Top 10 stays for Railway Enthusiasts
Notice to all Train Buffs… If you’re looking for a short break or weekend away with a difference, browse our hand-picked list of railway related holiday accommodation.
The team at Historic UK have scoured the country to put together our favourite ten stays for railway enthusiasts. So, re-live the golden age of rail travel by staying in a former signal box, a cliff railway apartment, or perhaps an Old Railway Station hotel, set in luxuriously restored Pullman carriages.
So, in no special order:
- Southern Bell, Hayling Island, Hampshire.
Sleeps 8. Lovingly converted from two former railway carriages, step right on to the pebble beach from the garden of this truly unique beach house.
Hayling Island lies just off the south coast of England, near to world renowned naval port of Portsmouth. Completely surrounded by sea, a road bridge connects the island to the mainland.
With historic remains dating back to the Iron Age, the island was an important centre of salt production fron the eleventh century until relatively recent times.
- The Signal Box, Loddiswell Station, nr. Kingsbridge, Devon.
Sleeps 4. Standing on the route of the former Great Western Railway ’Primrose Line’, the Signal Box has been extensively renovated and converted into a wonderful holiday property.
A single track branch of the Exeter to Plymouth railway, the ‘Primrose Line’ followed the scenic Avon Valley for more than 12 miles into Kingsbridge. The line opened on 19th December 1893, with a cost of construction recorded at £180,000.
- The Railway House, Burnham Market, Norfolk.
Converted from the former Station Master’s house, this small luxury hotel now offers seven stylish en suite bedrooms.
Set on the outskirts of the picturesque north Norfolk village of Burnham Market, the Railway House features memorabilia from the golden age of steam. Converted into a small hotel when the station closed in 1957, guests can relax and stroll along the former railway platform.
Sleeps 4. Set above the station and ticket office at the base of the longest funicular electric cliff railway in Britain, the apartment features very comfortable holiday accommodation with sea views to be enjoyed from one aspect and views over the railway from the other.
Originally powered via a water balance system, the Aberystwyth Cliff Railway was electrified in 1921. Apartment guests are offered free passes to travel at a stately four miles per hour to the summit of Constitution Hill. Once atop, visitors can take in the spectacular views of the town and Cardigan Bay from one of the world’s largest walk-in camera obscuras.
- Station Court, Hornsea, East Yorkshire.
Sleeps 3. Just a stroll away from the heart of this quintessential British seaside resort, this unusual holiday home has been converted from the waiting room of the town’s former railway station.
The Hull and Hornsea Railway officially opened on 28th March 1864, and provided easy access from the industrial city of Hull to the east coast seaside town of Hornsea. The line closed in 1964, a direct result of the Beeching Report.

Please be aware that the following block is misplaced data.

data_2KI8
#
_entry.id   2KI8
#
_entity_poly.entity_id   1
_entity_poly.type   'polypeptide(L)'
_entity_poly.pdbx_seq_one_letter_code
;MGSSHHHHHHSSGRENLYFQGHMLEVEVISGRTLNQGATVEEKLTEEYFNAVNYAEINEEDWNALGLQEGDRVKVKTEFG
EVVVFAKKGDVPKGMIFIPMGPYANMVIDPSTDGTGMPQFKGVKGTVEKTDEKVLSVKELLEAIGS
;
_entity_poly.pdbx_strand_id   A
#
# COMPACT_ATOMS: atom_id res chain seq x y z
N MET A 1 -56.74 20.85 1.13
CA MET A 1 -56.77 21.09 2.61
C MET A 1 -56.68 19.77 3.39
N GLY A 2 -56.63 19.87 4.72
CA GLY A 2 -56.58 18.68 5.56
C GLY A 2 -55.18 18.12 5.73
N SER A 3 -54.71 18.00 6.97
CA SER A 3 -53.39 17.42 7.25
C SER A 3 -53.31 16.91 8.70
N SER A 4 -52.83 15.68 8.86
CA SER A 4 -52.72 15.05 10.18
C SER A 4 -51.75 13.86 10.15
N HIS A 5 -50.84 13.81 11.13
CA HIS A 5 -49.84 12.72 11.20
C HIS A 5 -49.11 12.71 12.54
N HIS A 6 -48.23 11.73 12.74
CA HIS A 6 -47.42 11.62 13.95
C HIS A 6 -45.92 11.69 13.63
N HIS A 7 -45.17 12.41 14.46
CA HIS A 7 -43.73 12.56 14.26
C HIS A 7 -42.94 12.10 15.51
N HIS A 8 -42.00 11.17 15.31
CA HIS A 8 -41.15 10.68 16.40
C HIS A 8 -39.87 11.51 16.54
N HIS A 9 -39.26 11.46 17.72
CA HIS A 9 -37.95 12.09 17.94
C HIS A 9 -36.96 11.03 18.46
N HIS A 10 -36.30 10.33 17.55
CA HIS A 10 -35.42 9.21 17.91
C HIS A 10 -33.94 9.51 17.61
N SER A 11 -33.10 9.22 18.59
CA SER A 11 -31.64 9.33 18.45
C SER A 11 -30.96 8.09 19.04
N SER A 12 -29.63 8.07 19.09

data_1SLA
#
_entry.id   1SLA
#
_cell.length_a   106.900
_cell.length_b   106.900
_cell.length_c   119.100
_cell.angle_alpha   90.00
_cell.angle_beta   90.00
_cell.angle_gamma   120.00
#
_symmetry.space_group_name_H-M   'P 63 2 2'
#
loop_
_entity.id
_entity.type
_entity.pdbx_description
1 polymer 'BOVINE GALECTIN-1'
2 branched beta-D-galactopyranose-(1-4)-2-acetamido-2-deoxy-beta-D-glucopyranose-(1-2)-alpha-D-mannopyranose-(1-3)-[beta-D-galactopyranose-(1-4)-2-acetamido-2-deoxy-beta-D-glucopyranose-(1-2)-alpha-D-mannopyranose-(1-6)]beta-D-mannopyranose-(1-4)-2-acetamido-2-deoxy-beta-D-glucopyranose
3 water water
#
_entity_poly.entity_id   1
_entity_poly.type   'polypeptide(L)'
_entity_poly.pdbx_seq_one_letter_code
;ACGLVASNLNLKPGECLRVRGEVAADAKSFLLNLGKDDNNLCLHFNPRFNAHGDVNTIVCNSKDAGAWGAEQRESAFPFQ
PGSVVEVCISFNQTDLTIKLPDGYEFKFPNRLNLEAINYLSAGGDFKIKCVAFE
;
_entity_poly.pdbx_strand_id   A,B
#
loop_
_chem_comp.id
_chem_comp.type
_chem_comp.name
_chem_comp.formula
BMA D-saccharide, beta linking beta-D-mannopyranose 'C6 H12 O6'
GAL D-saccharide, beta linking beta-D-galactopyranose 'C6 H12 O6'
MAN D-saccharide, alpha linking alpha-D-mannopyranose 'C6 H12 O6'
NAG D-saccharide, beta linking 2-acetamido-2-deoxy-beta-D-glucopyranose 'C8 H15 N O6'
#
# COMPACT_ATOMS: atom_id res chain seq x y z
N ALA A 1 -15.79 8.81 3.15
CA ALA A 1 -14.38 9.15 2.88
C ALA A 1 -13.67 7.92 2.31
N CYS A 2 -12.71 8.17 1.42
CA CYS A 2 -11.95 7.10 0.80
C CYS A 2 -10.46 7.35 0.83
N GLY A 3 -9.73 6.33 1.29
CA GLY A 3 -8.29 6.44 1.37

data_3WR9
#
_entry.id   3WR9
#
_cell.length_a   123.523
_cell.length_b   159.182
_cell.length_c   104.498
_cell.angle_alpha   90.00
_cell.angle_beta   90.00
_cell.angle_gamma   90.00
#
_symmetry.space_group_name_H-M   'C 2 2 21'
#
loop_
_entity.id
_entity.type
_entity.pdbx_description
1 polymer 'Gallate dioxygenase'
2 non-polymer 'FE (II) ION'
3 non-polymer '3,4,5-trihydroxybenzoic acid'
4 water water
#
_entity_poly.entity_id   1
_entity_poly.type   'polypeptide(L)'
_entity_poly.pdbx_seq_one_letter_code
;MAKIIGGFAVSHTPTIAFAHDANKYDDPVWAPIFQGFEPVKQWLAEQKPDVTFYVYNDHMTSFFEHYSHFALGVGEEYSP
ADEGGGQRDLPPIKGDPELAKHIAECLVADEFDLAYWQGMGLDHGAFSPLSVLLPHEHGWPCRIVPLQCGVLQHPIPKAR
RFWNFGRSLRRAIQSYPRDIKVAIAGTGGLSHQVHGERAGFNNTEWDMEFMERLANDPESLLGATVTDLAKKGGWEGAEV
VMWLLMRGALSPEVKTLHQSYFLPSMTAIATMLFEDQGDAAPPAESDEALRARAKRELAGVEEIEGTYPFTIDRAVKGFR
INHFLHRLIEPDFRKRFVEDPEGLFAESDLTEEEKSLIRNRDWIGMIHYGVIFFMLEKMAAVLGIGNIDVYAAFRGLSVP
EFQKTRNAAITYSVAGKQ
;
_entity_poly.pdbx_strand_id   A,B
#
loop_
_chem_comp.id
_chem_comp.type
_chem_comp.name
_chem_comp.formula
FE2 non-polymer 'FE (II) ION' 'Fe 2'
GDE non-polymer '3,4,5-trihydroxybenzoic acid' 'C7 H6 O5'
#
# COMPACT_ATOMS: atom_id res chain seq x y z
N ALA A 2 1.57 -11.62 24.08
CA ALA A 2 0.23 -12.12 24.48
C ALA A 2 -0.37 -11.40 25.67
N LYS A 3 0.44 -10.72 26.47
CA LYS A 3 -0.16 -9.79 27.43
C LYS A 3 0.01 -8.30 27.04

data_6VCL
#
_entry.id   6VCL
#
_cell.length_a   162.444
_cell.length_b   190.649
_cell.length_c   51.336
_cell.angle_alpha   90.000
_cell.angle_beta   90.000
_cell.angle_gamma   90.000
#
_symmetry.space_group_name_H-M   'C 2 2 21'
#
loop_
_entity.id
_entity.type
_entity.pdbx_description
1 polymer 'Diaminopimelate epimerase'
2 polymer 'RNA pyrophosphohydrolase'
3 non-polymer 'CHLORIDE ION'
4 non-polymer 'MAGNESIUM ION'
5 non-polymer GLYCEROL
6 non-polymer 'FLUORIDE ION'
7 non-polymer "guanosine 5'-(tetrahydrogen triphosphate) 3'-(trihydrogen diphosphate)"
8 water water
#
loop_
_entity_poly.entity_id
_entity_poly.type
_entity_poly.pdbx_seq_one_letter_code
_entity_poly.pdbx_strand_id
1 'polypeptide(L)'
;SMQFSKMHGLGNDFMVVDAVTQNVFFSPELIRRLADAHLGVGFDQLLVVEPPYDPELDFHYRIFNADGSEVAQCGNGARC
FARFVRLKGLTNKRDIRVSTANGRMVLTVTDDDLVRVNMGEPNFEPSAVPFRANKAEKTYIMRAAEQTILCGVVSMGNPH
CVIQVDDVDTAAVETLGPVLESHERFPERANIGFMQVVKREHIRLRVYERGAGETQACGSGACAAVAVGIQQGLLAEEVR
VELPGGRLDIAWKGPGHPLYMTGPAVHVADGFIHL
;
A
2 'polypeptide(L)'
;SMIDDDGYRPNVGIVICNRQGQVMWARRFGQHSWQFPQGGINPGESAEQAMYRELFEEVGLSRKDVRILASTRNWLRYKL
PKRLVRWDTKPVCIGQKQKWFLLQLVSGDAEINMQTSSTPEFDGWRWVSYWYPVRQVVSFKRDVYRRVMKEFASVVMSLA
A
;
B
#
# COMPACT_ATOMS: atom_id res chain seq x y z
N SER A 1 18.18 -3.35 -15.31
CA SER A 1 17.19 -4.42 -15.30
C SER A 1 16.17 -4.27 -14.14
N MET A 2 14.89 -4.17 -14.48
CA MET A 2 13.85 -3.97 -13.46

- The Carriage, Bridge of Dee, nr. Castle Douglas, Dumfries and Galloway.
Sleeps 6. Enjoying a peaceful setting on the site of an old siding in the former Bridge of Dee railway station, this carefully converted railway carriage now offers well-appointed holiday accommodation just 3 miles from Castle Douglas.
Dating from 1957, the carriage offers panoramic views over the surrounding Galloway countryside from its large lawned garden.
The station which closed in 1947, sat on the branch line that connected Castle Douglas with Kirkcudbright.
- The Old Railway Station, Petworth, West Sussex.
Guests at the Old Railway Station hotel can choose to stay in the Old Station House itself, or in one of the four beautifully restored Edwardian Pullman carriages. In the winter breakfast by a roaring log fire in the booking hall, during the summer months dine al fresco on the station platform.
Set on a branch line of the former London, Brighton and South Coast Railway, the main station building dates from 1892.
- Berwyn Stationmasters House, nr. Llangollen, North Wales Borders.
Sleeps 6. Guests at this beautifully renovated station master’s house enjoy unlimited travel on the trains that wind their way along the scenic tracks of the Llangollen Heritage Steam Railway. Set right on the station platform, there are stunning views over railway to the River Dee.
The 10 mile long Llangollen Railway is a volunteer-run heritage railway that runs on part of the former Ruabon to Barmouth Great Western Railway (GWR) route. The rolling stock includes a variety of ex-GWR steam locomotives, as well as several diesel engines.
- Wilby Halt, Brockford Siding, nr. Stowmarket, Suffolk.
Sleeps 5. Surrounded by the sleepy Suffolk countryside and farmland, the holiday accommodation at Wilby Halt is split between two restored railway carriages, linked by the station platform. One carriage provides the comfortable living space, whilst the other is the sleeping carriage.
Wilby Halt was a small station on the Mid-Suffolk Light Railway, known locally as the ‘Middy’. Started in the early years of the 1900s, the Middy was a financial disaster and the line closed in 1952.
- The Station House, St Bees, Cumbria.
Sleeps 4. Dating back to 1849, this former station waiting room is a stop on the scenic Cumbrian Coast line. As the name suggests, the line itself hugs the coastline between the Cumbrian county town of Carlisle and the shipbuilding centre of Barrow-in-Furness.
The nearby St Bees Head is the starting point of Wainright’s Coast to Coast Walk, a long distance footpath that runs from the Irish Sea to the North Sea at Robin Hood’s Bay.
Disclaimer: The properties listed above are only suggestions from Historic UK, and Historic UK takes no responsibility for any facilities and descriptions that may have changed since the writing of this article.